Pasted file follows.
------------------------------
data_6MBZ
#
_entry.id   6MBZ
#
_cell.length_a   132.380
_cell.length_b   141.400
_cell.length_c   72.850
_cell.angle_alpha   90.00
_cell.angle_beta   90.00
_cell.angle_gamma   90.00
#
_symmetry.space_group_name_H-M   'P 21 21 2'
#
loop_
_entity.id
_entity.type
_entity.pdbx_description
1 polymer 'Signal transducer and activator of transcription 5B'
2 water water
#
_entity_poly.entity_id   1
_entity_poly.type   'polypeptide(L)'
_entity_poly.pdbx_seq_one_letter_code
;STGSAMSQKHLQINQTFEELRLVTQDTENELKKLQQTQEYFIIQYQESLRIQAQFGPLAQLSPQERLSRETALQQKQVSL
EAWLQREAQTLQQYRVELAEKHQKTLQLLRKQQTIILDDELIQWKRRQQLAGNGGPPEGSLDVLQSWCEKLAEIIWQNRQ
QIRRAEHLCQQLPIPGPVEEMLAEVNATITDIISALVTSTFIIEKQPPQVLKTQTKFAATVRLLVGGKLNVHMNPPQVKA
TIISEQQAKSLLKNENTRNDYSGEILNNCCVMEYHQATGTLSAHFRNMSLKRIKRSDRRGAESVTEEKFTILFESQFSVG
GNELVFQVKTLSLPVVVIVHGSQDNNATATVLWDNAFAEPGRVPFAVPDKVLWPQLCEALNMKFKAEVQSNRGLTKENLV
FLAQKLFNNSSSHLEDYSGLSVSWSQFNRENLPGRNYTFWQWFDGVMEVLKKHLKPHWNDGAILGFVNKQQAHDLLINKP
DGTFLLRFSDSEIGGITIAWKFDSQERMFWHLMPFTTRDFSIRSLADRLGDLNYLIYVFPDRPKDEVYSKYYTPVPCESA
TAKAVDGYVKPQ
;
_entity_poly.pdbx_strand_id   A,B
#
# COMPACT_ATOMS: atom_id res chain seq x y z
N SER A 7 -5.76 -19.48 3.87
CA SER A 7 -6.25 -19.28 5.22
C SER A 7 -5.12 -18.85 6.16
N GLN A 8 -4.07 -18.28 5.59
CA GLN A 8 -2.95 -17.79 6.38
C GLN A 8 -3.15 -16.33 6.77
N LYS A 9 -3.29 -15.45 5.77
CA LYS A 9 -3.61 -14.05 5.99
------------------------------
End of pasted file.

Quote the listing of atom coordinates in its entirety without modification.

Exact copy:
data_6MBZ
#
_entry.id   6MBZ
#
_cell.length_a   132.380
_cell.length_b   141.400
_cell.length_c   72.850
_cell.angle_alpha   90.00
_cell.angle_beta   90.00
_cell.angle_gamma   90.00
#
_symmetry.space_group_name_H-M   'P 21 21 2'
#
loop_
_entity.id
_entity.type
_entity.pdbx_description
1 polymer 'Signal transducer and activator of transcription 5B'
2 water water
#
_entity_poly.entity_id   1
_entity_poly.type   'polypeptide(L)'
_entity_poly.pdbx_seq_one_letter_code
;STGSAMSQKHLQINQTFEELRLVTQDTENELKKLQQTQEYFIIQYQESLRIQAQFGPLAQLSPQERLSRETALQQKQVSL
EAWLQREAQTLQQYRVELAEKHQKTLQLLRKQQTIILDDELIQWKRRQQLAGNGGPPEGSLDVLQSWCEKLAEIIWQNRQ
QIRRAEHLCQQLPIPGPVEEMLAEVNATITDIISALVTSTFIIEKQPPQVLKTQTKFAATVRLLVGGKLNVHMNPPQVKA
TIISEQQAKSLLKNENTRNDYSGEILNNCCVMEYHQATGTLSAHFRNMSLKRIKRSDRRGAESVTEEKFTILFESQFSVG
GNELVFQVKTLSLPVVVIVHGSQDNNATATVLWDNAFAEPGRVPFAVPDKVLWPQLCEALNMKFKAEVQSNRGLTKENLV
FLAQKLFNNSSSHLEDYSGLSVSWSQFNRENLPGRNYTFWQWFDGVMEVLKKHLKPHWNDGAILGFVNKQQAHDLLINKP
DGTFLLRFSDSEIGGITIAWKFDSQERMFWHLMPFTTRDFSIRSLADRLGDLNYLIYVFPDRPKDEVYSKYYTPVPCESA
TAKAVDGYVKPQ
;
_entity_poly.pdbx_strand_id   A,B
#
# COMPACT_ATOMS: atom_id res chain seq x y z
N SER A 7 -5.76 -19.48 3.87
CA SER A 7 -6.25 -19.28 5.22
C SER A 7 -5.12 -18.85 6.16
N GLN A 8 -4.07 -18.28 5.59
CA GLN A 8 -2.95 -17.79 6.38
C GLN A 8 -3.15 -16.33 6.77
N LYS A 9 -3.29 -15.45 5.77
CA LYS A 9 -3.61 -14.05 5.99